Every Thursday, I will post an article up about the retail industry, the one industry that I feel the most experienced in. This week, I tackle the brouhaha brought about by the famed athletic wear company known as Lululemon. (Full Disclosure: I am a retail employee for a major accessories manufacturer and dealer)
From a business perspective, I feel that Lululemon has every right to segment and target the market that they wish to capture. If they want to go after already athletic, fit 20-40 somethings already doing yoga, then they should have at it. The problem that I have with them is that, in spite of their marketing and promotional activities, their values seem very distorted from the perspective of the casual observer; you’ll see images of fit, well toned men and women with flawless skin and perfect bodies, yet they promote an attitude of being as body positive as possible. When over a third of the US population is overweight, it’s kind hard not to ignore the disconnect that exists between the brand and reality, then again, a brand’s job is to introduce another reality to a consumer, who then purchases into and becomes a part of it.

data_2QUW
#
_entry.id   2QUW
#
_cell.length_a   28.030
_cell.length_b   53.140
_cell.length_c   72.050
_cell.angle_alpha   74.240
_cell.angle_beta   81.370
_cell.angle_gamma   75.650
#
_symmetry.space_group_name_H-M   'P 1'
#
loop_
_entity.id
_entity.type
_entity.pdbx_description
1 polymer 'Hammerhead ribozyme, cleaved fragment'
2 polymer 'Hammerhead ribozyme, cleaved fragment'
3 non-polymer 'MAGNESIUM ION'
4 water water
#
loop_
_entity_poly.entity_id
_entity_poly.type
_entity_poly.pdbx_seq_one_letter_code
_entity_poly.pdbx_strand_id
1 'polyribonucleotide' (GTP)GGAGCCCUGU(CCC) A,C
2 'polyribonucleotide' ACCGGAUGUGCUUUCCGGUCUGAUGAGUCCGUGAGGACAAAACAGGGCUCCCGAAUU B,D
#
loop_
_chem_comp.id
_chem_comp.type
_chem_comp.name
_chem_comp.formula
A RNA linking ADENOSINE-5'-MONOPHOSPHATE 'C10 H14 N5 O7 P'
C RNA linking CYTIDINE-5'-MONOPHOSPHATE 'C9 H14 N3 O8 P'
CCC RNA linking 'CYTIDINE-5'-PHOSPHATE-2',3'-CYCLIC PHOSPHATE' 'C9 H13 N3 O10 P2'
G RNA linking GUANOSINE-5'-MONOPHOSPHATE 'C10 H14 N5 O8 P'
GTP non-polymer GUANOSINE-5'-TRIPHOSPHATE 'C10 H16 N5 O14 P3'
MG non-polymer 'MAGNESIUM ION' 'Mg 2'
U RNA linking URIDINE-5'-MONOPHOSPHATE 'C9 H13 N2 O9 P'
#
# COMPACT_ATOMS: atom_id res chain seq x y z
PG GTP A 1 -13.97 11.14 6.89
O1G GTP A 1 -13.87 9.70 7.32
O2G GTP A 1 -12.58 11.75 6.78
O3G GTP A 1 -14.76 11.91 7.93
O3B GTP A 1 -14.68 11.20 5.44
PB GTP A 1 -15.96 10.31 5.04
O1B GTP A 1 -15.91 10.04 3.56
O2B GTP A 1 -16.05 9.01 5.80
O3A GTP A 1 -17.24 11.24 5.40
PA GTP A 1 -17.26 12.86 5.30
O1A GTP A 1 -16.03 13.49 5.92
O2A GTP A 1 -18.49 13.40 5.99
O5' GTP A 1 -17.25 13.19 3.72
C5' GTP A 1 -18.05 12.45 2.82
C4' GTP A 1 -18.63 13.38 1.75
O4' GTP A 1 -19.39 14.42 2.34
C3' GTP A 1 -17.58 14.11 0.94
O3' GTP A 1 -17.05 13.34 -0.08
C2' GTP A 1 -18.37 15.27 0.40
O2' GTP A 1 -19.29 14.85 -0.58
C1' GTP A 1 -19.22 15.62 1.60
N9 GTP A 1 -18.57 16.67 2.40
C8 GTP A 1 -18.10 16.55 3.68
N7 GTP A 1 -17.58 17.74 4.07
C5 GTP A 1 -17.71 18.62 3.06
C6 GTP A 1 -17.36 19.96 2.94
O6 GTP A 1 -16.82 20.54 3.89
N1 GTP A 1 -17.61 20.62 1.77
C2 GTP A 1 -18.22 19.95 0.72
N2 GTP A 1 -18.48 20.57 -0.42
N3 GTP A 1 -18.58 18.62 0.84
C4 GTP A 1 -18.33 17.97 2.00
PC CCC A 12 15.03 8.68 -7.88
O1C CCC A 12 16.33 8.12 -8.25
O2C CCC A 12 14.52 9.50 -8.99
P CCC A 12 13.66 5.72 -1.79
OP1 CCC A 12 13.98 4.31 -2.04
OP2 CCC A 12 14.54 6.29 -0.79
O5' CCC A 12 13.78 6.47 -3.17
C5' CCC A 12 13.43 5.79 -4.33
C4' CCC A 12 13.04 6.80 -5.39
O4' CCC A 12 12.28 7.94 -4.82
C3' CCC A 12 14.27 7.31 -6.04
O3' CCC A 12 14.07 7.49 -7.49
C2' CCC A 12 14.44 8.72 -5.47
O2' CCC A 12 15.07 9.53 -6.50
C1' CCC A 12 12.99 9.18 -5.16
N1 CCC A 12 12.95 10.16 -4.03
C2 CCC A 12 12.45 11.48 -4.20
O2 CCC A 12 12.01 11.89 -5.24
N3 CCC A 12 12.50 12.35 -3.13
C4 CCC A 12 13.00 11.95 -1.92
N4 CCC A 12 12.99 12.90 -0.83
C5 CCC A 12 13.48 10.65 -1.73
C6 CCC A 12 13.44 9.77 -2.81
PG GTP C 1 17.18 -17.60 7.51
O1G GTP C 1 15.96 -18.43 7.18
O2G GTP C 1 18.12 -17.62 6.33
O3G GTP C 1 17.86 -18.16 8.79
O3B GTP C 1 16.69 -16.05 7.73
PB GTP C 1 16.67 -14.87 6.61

We all know and are aware the fire that Abercrombie and Fitch received earlier this year, after comments made by the CEO went viral all over the internet. Abercrombie too segments and targets their markets in a surgical fashion, and up until recently, did so unapologetically. Lululemon seems to be in the same boat, trying to exclusively target it’s mark, but unlike A&F, it strives to maintain a positive image to the rest of the consumer base that it doesn’t attract. Lululemon would do very well to heed these wise words “If you have nothing nice to say, then don’t say anything”. Of course, it may be a case of too little, too late for one of the founders of the company.
What are your thoughts on the recent controversy? Please share your thoughts below